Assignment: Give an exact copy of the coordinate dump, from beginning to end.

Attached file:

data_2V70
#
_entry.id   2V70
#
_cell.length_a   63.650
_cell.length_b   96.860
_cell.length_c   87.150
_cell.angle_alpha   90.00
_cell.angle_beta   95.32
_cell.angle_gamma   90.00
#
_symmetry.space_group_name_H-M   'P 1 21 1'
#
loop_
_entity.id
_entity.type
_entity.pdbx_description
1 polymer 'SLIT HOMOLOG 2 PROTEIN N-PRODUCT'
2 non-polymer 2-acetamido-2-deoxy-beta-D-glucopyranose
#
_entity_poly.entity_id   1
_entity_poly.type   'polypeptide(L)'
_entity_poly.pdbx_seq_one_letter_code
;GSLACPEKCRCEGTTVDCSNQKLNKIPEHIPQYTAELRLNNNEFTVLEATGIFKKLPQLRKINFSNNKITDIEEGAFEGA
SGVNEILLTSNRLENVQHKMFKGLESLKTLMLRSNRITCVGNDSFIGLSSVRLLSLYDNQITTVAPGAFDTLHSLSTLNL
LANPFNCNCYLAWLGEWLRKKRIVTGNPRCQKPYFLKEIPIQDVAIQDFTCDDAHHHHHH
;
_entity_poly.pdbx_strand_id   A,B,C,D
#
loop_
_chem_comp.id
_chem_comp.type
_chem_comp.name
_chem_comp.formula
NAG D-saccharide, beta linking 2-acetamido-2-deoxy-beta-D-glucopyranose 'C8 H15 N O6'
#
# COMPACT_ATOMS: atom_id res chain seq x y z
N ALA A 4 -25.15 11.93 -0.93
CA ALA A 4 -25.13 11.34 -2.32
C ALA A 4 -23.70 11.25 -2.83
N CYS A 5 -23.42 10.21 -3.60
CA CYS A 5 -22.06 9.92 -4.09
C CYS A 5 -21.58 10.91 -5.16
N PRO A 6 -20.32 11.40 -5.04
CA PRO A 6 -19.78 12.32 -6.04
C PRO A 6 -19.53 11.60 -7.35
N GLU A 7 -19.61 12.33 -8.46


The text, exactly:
data_2V70
#
_entry.id   2V70
#
_cell.length_a   63.650
_cell.length_b   96.860
_cell.length_c   87.150
_cell.angle_alpha   90.00
_cell.angle_beta   95.32
_cell.angle_gamma   90.00
#
_symmetry.space_group_name_H-M   'P 1 21 1'
#
loop_
_entity.id
_entity.type
_entity.pdbx_description
1 polymer 'SLIT HOMOLOG 2 PROTEIN N-PRODUCT'
2 non-polymer 2-acetamido-2-deoxy-beta-D-glucopyranose
#
_entity_poly.entity_id   1
_entity_poly.type   'polypeptide(L)'
_entity_poly.pdbx_seq_one_letter_code
;GSLACPEKCRCEGTTVDCSNQKLNKIPEHIPQYTAELRLNNNEFTVLEATGIFKKLPQLRKINFSNNKITDIEEGAFEGA
SGVNEILLTSNRLENVQHKMFKGLESLKTLMLRSNRITCVGNDSFIGLSSVRLLSLYDNQITTVAPGAFDTLHSLSTLNL
LANPFNCNCYLAWLGEWLRKKRIVTGNPRCQKPYFLKEIPIQDVAIQDFTCDDAHHHHHH
;
_entity_poly.pdbx_strand_id   A,B,C,D
#
loop_
_chem_comp.id
_chem_comp.type
_chem_comp.name
_chem_comp.formula
NAG D-saccharide, beta linking 2-acetamido-2-deoxy-beta-D-glucopyranose 'C8 H15 N O6'
#
# COMPACT_ATOMS: atom_id res chain seq x y z
N ALA A 4 -25.15 11.93 -0.93
CA ALA A 4 -25.13 11.34 -2.32
C ALA A 4 -23.70 11.25 -2.83
N CYS A 5 -23.42 10.21 -3.60
CA CYS A 5 -22.06 9.92 -4.09
C CYS A 5 -21.58 10.91 -5.16
N PRO A 6 -20.32 11.40 -5.04
CA PRO A 6 -19.78 12.32 -6.04
C PRO A 6 -19.53 11.60 -7.35
N GLU A 7 -19.61 12.33 -8.46